Picks and Pans Review: Jeeves and Wooster
updated 11/12/1990 AT 01:00 AM EST
•originally published 11/12/1990 AT 01:00 AM EST
Jolly good show! Masterpiece Theatre has adapted the comic stories of P.G. Wodehouse (1881-1975), featuring that featherbrained gentleman of leisure, Bertie Wooster, and his godsend of a valet, Jeeves, into a five-part series.
As soon as he arrives, Jeeves (Stephen Fry) takes his ineffectual master in hand, getting Wooster (Hugh Laurie) out of all kinds of fixes, usually involving the fairer sex, the members of which are complete mysteries to Bertie and his clubby chums.
The shows, airing on consecutive Sundays, abound in delights. They're full of dotty, preposterously smug English society characters from the '30s with fruity names like Barmy Fatherington-Phipps and the Rev. Beefy Bingham. Then there are the well-preserved pleasures of Wodehouse's idiom-rich language. When Wooster asks a friend why he's tutoring way out in the country, he replies, "Money, Bertie—ooph, moolah, spondoolik."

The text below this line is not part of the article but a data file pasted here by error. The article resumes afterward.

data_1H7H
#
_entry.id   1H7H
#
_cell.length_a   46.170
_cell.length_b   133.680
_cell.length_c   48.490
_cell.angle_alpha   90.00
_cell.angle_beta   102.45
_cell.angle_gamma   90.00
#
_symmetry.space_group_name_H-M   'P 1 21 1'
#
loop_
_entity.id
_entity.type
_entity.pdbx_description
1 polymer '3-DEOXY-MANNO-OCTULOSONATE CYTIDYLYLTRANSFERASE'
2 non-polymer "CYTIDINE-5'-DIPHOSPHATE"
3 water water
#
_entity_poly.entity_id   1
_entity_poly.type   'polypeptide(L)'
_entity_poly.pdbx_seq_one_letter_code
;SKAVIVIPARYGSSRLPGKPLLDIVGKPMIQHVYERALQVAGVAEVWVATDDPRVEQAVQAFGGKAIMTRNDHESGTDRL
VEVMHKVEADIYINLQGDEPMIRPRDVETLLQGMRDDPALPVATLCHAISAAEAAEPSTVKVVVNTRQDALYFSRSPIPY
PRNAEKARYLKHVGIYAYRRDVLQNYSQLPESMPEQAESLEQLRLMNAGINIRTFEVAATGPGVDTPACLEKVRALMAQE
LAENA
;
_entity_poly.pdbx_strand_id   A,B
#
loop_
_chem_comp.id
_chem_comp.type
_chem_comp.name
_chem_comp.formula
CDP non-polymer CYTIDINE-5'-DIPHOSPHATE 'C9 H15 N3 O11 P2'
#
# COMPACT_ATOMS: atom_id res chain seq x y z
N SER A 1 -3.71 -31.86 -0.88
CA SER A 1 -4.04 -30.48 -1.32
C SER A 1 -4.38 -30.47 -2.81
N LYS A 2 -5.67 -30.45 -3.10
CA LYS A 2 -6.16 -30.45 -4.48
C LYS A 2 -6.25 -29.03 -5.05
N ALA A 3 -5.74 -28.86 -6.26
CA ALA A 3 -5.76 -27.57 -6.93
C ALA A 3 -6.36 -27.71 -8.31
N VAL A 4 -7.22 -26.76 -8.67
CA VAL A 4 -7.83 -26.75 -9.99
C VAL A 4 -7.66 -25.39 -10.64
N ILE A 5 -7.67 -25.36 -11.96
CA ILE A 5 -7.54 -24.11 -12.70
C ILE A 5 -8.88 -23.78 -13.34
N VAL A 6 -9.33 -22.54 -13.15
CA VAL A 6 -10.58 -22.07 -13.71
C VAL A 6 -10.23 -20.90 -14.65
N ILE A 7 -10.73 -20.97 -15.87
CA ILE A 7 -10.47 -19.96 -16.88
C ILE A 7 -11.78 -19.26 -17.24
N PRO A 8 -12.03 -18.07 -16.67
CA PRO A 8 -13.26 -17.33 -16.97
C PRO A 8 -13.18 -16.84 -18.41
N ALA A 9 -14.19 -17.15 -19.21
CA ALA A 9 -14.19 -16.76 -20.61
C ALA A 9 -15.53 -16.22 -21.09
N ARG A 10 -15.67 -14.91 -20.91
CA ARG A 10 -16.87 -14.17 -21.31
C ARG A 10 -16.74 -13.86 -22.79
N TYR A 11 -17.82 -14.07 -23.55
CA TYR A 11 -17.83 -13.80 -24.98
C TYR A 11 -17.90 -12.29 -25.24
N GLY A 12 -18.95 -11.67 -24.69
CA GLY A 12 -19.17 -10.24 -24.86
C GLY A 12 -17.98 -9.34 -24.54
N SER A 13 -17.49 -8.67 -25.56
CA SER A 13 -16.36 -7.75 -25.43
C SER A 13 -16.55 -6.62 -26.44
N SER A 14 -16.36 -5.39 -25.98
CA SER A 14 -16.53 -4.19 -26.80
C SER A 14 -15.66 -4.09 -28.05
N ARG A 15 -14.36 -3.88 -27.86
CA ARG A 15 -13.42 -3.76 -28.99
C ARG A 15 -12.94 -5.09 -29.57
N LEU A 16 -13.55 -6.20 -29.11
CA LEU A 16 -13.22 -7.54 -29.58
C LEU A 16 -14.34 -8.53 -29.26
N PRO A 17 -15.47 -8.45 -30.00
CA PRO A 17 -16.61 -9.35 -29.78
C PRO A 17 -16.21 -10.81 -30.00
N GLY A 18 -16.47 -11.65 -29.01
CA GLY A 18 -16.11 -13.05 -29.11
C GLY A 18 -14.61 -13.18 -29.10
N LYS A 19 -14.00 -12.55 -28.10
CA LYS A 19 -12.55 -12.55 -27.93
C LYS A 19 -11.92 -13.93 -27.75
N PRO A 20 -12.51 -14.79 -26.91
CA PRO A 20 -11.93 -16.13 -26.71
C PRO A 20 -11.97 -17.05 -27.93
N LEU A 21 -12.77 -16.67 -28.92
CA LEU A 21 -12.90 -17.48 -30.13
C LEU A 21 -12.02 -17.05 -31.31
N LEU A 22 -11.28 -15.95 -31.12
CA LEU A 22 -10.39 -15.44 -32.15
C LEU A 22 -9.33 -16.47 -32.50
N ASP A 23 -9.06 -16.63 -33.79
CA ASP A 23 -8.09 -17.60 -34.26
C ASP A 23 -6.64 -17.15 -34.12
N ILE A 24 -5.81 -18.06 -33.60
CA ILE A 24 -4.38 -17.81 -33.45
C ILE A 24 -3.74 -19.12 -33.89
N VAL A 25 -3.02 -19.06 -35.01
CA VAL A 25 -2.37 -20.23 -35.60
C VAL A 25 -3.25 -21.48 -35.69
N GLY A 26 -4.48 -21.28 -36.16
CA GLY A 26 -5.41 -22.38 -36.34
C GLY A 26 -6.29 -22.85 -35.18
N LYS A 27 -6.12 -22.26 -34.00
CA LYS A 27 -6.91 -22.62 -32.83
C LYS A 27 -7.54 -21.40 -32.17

In its sharper installments, this is the most deucedly clever Masterpiece Theatre undertaking since The Irish R.M. Carry on, Jeeves.